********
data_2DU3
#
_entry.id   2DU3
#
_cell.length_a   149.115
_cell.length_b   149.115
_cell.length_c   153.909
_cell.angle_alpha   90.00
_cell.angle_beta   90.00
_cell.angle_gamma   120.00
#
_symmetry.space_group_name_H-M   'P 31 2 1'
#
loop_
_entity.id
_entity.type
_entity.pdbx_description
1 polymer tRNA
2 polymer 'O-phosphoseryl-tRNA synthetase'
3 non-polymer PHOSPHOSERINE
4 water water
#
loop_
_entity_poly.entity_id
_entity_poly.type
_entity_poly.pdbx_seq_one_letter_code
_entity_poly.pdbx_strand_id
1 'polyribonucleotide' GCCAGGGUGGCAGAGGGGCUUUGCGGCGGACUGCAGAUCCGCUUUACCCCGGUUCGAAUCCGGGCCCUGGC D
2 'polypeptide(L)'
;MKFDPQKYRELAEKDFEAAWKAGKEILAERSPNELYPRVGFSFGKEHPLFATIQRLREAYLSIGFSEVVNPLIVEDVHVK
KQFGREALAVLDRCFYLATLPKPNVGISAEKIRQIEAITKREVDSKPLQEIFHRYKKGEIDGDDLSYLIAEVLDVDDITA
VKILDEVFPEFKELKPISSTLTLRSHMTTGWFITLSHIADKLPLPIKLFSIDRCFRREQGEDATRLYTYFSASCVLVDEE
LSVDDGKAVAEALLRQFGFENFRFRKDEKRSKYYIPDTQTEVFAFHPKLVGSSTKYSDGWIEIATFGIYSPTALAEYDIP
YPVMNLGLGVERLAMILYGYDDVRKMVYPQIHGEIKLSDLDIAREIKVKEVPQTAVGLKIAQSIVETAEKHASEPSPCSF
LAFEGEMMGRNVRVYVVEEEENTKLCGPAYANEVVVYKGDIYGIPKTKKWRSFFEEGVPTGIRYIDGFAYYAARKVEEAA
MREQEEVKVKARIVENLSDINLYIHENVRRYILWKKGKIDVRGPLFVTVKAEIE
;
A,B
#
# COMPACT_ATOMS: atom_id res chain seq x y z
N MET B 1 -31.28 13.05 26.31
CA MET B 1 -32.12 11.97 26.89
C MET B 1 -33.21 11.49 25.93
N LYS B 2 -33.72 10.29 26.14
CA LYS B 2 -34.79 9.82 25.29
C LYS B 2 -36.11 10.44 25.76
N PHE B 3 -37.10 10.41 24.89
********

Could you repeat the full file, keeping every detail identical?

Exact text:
data_2DU3
#
_entry.id   2DU3
#
_cell.length_a   149.115
_cell.length_b   149.115
_cell.length_c   153.909
_cell.angle_alpha   90.00
_cell.angle_beta   90.00
_cell.angle_gamma   120.00
#
_symmetry.space_group_name_H-M   'P 31 2 1'
#
loop_
_entity.id
_entity.type
_entity.pdbx_description
1 polymer tRNA
2 polymer 'O-phosphoseryl-tRNA synthetase'
3 non-polymer PHOSPHOSERINE
4 water water
#
loop_
_entity_poly.entity_id
_entity_poly.type
_entity_poly.pdbx_seq_one_letter_code
_entity_poly.pdbx_strand_id
1 'polyribonucleotide' GCCAGGGUGGCAGAGGGGCUUUGCGGCGGACUGCAGAUCCGCUUUACCCCGGUUCGAAUCCGGGCCCUGGC D
2 'polypeptide(L)'
;MKFDPQKYRELAEKDFEAAWKAGKEILAERSPNELYPRVGFSFGKEHPLFATIQRLREAYLSIGFSEVVNPLIVEDVHVK
KQFGREALAVLDRCFYLATLPKPNVGISAEKIRQIEAITKREVDSKPLQEIFHRYKKGEIDGDDLSYLIAEVLDVDDITA
VKILDEVFPEFKELKPISSTLTLRSHMTTGWFITLSHIADKLPLPIKLFSIDRCFRREQGEDATRLYTYFSASCVLVDEE
LSVDDGKAVAEALLRQFGFENFRFRKDEKRSKYYIPDTQTEVFAFHPKLVGSSTKYSDGWIEIATFGIYSPTALAEYDIP
YPVMNLGLGVERLAMILYGYDDVRKMVYPQIHGEIKLSDLDIAREIKVKEVPQTAVGLKIAQSIVETAEKHASEPSPCSF
LAFEGEMMGRNVRVYVVEEEENTKLCGPAYANEVVVYKGDIYGIPKTKKWRSFFEEGVPTGIRYIDGFAYYAARKVEEAA
MREQEEVKVKARIVENLSDINLYIHENVRRYILWKKGKIDVRGPLFVTVKAEIE
;
A,B
#
# COMPACT_ATOMS: atom_id res chain seq x y z
N MET B 1 -31.28 13.05 26.31
CA MET B 1 -32.12 11.97 26.89
C MET B 1 -33.21 11.49 25.93
N LYS B 2 -33.72 10.29 26.14
CA LYS B 2 -34.79 9.82 25.29
C LYS B 2 -36.11 10.44 25.76
N PHE B 3 -37.10 10.41 24.89